clocked and the DDS output frequency changes. Generally, the only speed limitation to changing the output frequency of a DDS is the maximum rate at which the buffer register can be loaded and executed. Obviously, a parallel byte load control interface enhances frequency hopping capability. 2.1.4 Phase Accumulator The phase accumulator uses simple arithmetic operations to calculate the lookup table address for each generated sample. It does this by dividing the desired frequency by the sample clock and multiplying the result by 248. This number is based on the bit resolution of the phase register. For NI signal generators, a 48-bit phase register is used for maximum precision. Of these, 34 bits are used to store the remainder phase, and 14 bits are used to choose a sample from the lookup table. Thus, the phase accumulator produces a 14-bit address that corresponds to the exact phase of the signal. For example, an address of 00000000000000 corresponds to 0. On the other hand, an address of 11111111111111 corresponds to 359.978. Thus, the signal generator can use this address to control the phase of the signal at any point in time. This is shown below:

Fig 2.4 Computation of the Phase Register

As the diagram suggests, the phase accumulator is able to represent the phase of the generated signal with 248 points of precision. However, because we only have 214 available points in our waveform, only the 14 most significant bits of the phase register are used in the lookup table. The remaining 34 bits are used to store the remainder of the phase increment. This remainder enables the DDS precision by ensuring that the lookup table will return the appropriate phase information after the phase register rolls over (once per period of the waveform). 2.2 Understanding the Sampled Output of a DDS Device An understanding of sampling theory is necessary when analyzing the sampled output of a DDSbased signal synthesis solution. The spectrum of a sampled output is illustrated in Figure 2-1. In this example, the sampling clock (fCLOCK) is 300 MHz and the fundamental output frequency (fOUT) is 80 MHz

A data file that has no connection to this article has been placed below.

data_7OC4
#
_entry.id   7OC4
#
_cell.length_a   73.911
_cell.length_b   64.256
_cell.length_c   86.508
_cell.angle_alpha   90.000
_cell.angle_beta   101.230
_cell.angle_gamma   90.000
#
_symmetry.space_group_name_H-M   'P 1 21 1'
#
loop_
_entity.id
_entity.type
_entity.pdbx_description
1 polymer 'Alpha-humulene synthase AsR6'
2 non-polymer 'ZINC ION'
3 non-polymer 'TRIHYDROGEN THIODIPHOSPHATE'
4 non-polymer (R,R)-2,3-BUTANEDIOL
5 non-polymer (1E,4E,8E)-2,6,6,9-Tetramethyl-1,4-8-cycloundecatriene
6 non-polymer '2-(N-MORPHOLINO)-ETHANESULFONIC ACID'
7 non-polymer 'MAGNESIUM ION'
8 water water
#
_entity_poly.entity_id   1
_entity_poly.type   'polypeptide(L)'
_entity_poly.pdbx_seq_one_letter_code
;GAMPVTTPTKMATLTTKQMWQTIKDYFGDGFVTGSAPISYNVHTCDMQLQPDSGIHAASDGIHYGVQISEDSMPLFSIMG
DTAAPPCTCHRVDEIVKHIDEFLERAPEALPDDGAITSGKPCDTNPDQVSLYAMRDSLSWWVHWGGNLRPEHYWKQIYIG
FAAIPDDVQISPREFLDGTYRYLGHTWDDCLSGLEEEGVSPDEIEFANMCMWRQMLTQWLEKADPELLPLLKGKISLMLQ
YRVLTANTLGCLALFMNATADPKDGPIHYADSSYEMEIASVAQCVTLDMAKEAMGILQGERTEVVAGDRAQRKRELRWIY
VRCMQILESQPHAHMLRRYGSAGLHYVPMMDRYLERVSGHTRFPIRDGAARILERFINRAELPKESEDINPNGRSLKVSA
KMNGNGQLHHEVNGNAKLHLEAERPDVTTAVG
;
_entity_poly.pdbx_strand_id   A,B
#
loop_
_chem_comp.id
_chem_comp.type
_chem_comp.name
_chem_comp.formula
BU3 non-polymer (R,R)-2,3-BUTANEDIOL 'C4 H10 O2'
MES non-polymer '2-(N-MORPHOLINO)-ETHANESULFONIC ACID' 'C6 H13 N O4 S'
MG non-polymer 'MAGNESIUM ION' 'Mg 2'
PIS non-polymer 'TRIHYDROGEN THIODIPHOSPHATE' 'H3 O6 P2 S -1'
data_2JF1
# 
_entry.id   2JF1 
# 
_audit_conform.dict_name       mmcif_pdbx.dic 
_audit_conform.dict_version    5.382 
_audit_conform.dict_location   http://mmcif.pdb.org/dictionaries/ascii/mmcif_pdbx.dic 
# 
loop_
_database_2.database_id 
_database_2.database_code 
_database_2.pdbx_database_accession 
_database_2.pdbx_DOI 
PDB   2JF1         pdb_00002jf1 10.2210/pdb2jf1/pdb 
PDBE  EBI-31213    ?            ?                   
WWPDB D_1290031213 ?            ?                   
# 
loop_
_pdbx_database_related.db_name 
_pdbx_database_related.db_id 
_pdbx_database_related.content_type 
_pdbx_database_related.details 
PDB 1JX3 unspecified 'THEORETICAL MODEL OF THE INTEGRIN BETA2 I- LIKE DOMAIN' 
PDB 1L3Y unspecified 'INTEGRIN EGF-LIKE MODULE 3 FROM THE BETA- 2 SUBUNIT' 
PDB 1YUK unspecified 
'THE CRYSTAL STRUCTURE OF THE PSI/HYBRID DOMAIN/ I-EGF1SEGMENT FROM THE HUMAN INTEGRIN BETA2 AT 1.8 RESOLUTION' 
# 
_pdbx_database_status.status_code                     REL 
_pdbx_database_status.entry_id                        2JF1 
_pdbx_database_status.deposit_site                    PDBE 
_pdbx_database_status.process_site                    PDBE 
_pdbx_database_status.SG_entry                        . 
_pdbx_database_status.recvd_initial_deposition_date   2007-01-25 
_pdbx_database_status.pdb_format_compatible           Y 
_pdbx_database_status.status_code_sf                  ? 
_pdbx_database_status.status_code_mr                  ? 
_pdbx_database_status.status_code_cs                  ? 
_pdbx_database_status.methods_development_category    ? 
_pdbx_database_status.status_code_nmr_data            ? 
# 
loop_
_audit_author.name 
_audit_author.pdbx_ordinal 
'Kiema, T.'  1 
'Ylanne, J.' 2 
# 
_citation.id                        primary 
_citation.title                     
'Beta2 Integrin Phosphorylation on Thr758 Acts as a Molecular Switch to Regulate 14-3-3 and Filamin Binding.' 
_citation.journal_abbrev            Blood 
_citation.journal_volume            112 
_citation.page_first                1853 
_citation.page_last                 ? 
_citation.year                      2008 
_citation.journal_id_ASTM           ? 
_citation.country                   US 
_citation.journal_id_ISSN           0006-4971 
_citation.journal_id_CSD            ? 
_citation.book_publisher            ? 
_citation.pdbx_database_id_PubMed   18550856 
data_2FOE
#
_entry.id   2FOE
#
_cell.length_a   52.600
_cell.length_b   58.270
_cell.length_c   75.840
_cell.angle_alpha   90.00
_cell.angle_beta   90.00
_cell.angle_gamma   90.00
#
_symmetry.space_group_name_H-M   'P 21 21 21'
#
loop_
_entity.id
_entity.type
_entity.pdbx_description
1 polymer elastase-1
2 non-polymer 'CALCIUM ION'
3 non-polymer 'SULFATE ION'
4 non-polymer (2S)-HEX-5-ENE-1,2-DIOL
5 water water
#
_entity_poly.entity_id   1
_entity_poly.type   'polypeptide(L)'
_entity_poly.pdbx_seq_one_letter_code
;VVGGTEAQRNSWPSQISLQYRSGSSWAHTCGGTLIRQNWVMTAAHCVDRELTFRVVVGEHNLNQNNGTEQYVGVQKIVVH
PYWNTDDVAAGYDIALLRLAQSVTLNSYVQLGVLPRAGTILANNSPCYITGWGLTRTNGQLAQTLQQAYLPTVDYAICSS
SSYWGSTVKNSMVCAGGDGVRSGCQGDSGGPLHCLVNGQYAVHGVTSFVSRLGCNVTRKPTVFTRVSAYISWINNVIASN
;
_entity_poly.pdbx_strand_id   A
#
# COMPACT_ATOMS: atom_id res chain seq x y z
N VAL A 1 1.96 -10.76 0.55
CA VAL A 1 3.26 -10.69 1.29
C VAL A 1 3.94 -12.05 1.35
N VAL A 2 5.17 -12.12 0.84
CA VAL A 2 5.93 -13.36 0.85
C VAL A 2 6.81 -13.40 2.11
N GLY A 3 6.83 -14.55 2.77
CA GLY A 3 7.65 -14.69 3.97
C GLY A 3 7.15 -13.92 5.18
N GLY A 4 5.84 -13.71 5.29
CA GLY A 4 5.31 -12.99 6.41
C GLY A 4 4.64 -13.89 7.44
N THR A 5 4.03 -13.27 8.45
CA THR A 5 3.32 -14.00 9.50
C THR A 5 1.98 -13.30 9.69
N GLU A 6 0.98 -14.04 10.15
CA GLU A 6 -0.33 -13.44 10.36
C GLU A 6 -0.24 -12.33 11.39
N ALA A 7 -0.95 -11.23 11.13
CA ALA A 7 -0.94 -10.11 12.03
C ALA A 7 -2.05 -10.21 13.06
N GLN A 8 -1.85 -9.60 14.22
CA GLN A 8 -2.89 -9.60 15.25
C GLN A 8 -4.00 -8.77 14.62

The Nyquist Theorem dictates that there is a minimum of two samples per cycle required to reconstruct the desired output waveform. Images responses are created in the sampled output spectrum at fCLOCK fOUT. The 1st image response occurs in this example at fCLOCK fOUT or 220 MHz. The 3rd, 4th, and 5th images appear at 380 MHz, 520 MHz, 680 MHz, and 820 MHz (respectively). Notice that nulls appear at multiples of the sampling frequency. In the case of the fOUT frequency exceeding the fCLOCK frequency, the 1st image response will appear within the Nyquist bandwidth (DC - fCLOCK) as an aliased image. The aliased image cannot be filtered from the output with the traditional Nyquist anti-aliasing filter. In typical DDS applications, a low pass filter is utilized to suppress the effects of the image responses in the output spectrum. In order to keep the cutoff requirements on the low pass filter reasonable, it is an accepted rule to limit the fOUT bandwidth to approximately 40% of the fCLOCK frequency. This facilitates using an economical low pass filter implementation on the output. As can be seen in Figure, the amplitude of the FOUT and the image responses follows a sin(X)/X roll off response. This is due to the quantized nature of the sampled output. The amplitude of the fundamental and any given image response can be calculated using the sin(X)/X formula. Per the roll off response function, the amplitude of the fundamental output will decrease inversely to increases in its tuned frequency. The amplitude roll off due to sin(X)/X in a DDS system is 3.92 dB over its DC to Nyquist bandwidth. As was previously shown in Figure 2.5, DDS architectures can include an inverse SINC filtering which pre-compensates for the sin(X)/X roll off and maintains a flat output amplitude ( .1 dB) from the D/A converter over a bandwidth of up to 45% of the clock rate or 80% of Nyquist.

Fig 2.5 Spectral Analysis of Sampled Output

It is important to note in the sin(X)/X response curve shown in Figure 2-1 that the amplitude of the 1st image is substantial: it is within 3dB of the amplitude of the fundamental at fOUT = .33 fCLOCK. It is important to generate a frequency plan in DDS applications and analyze